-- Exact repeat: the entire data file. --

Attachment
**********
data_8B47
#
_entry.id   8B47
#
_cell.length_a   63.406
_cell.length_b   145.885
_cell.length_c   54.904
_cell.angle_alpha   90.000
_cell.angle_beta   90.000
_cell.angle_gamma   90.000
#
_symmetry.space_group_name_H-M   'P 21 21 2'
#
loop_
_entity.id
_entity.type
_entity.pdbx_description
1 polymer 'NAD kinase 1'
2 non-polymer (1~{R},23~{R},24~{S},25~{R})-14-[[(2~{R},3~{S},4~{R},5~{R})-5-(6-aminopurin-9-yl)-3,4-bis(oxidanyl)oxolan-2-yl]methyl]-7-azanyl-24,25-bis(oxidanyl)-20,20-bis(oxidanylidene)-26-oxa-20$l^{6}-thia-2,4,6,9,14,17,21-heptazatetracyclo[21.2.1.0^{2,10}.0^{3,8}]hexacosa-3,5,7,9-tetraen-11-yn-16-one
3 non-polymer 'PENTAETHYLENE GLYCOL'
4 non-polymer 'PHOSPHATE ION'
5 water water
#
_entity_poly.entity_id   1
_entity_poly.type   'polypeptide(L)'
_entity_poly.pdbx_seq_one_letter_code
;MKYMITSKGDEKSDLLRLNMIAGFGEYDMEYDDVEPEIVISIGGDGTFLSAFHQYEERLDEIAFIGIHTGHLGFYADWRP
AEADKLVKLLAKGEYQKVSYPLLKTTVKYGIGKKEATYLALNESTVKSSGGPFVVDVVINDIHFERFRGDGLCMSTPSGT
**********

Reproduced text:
data_8B47
#
_entry.id   8B47
#
_cell.length_a   63.406
_cell.length_b   145.885
_cell.length_c   54.904
_cell.angle_alpha   90.000
_cell.angle_beta   90.000
_cell.angle_gamma   90.000
#
_symmetry.space_group_name_H-M   'P 21 21 2'
#
loop_
_entity.id
_entity.type
_entity.pdbx_description
1 polymer 'NAD kinase 1'
2 non-polymer (1~{R},23~{R},24~{S},25~{R})-14-[[(2~{R},3~{S},4~{R},5~{R})-5-(6-aminopurin-9-yl)-3,4-bis(oxidanyl)oxolan-2-yl]methyl]-7-azanyl-24,25-bis(oxidanyl)-20,20-bis(oxidanylidene)-26-oxa-20$l^{6}-thia-2,4,6,9,14,17,21-heptazatetracyclo[21.2.1.0^{2,10}.0^{3,8}]hexacosa-3,5,7,9-tetraen-11-yn-16-one
3 non-polymer 'PENTAETHYLENE GLYCOL'
4 non-polymer 'PHOSPHATE ION'
5 water water
#
_entity_poly.entity_id   1
_entity_poly.type   'polypeptide(L)'
_entity_poly.pdbx_seq_one_letter_code
;MKYMITSKGDEKSDLLRLNMIAGFGEYDMEYDDVEPEIVISIGGDGTFLSAFHQYEERLDEIAFIGIHTGHLGFYADWRP
AEADKLVKLLAKGEYQKVSYPLLKTTVKYGIGKKEATYLALNESTVKSSGGPFVVDVVINDIHFERFRGDGLCMSTPSGT